DATELINE: Fake Controversies
Well, prepare yourself for undercooked conspiracy theories and the usual suspects. It’s called without much originality, Mystery Files.
Amazon Prime gives us a British series from 2010 with thirteen traditional topics and claims they will solve the mystery behind the story.
We are inclined to give 30 minutes to a documentary series about the usual suspects. We also decided to sample the half-dozen topics for which we have an interest and have done some study. A few of them are actually people on whom we have written a book or two.
Mystery Files looks at Jack the Ripper, Leonardo da Vinci, Billy the Kid, Rasputin, Abe Lincoln, and the Romanovs, and the Man in the iron mask not necessarily in that order. We picked the names randomly to see what problem they intended to solve. We suspected that we would have the pedestrian, traditional mystery, but the series went out of its way to try to debunk something not often considered. The others we did not sample included Cleopatra, King Arthur, Nostradamus, and Joan of Arc.
Though the Leonardo show claimed it would look at his works like Mona Lisa, it actually tried to illustrate that Leonardo’s scientific reputation is largely based on plagiarized ideas from other seers of future technology.
They were going to identify the real Jack the Ripper, hinting that it was not one of the usual candidates, and they wanted to point out that Billy the Kid was not the violent serial killer dime novels claimed. (Yeah, he murdered only 4 people.) And, Rasputin may have been murdered, not by Russian nobles worried about the Czar, but by British secret service agents.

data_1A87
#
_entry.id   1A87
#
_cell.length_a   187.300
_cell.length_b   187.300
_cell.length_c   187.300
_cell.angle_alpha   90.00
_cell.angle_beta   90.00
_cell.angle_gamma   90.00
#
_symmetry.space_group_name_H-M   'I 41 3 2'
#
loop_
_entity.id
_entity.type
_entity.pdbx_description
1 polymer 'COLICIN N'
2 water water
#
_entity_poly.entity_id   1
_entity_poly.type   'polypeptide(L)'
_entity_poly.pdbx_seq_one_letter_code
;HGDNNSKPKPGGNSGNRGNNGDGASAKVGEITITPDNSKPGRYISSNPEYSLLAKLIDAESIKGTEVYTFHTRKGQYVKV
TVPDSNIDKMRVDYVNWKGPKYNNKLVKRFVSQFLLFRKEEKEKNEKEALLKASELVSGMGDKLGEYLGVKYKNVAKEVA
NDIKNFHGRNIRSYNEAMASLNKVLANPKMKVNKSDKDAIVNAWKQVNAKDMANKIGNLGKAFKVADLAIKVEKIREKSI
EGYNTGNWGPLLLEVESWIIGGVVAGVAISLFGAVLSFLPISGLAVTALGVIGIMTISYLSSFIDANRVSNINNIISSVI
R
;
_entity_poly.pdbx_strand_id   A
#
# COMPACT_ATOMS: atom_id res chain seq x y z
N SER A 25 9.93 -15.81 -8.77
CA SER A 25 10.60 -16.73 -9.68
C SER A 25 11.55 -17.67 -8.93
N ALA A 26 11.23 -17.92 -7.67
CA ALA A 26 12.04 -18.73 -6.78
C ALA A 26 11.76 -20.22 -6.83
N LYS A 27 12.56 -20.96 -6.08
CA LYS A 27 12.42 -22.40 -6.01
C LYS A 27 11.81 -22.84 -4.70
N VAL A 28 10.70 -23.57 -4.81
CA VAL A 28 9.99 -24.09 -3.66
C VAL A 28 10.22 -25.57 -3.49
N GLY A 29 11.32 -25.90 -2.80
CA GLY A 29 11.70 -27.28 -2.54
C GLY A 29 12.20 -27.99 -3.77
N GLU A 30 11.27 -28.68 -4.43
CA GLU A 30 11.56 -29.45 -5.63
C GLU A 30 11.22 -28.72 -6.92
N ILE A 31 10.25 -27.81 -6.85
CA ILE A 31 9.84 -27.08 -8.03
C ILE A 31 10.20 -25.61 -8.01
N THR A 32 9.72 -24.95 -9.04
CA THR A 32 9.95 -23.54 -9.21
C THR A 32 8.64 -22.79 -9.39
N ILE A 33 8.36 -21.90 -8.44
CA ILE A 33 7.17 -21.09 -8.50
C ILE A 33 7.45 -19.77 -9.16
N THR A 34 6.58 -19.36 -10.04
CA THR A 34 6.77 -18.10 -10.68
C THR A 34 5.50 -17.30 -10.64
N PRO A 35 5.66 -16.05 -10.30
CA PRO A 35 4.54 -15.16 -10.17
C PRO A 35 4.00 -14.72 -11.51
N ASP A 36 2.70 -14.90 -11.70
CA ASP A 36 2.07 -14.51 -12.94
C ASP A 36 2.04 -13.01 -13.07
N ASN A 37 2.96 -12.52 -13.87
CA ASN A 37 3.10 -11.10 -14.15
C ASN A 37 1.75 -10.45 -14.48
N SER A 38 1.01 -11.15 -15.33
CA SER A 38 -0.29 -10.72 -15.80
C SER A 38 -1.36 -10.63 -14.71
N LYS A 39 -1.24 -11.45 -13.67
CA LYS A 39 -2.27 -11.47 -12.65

A double episode also looked at what happened to Anastasia and her sisters.
The findings all had a distinct British connection: even the Billy the Kid episode focused on his English friend John Tunstall and that the Kid was hell-bent on vindicating his murdered benefactor (avoiding the sticky issue of their consenting adulthood).
Prince Yousoupoof had an Oxford friend who worked for British intelligence and used the Czar’s relation as an excuse to stop Rasputin from convincing the Czar from brokering peace with Germany (to the detriment of England).
And, they wanted to prove that Abe Lincoln used mercury-laced pills to control his chronic depression and was poisoning himself. As for the Voltaire story, there seemed to be a prisoner in a velvet mask, not an iron one, in their assessment.
For the most part, their plans are grandiose, and not fully proven in half-an-hour, or worse they back down from the outrageous claims in nearly every case.
Yet, we give them credit for cram packing the episodes and trying to give us a different perspective.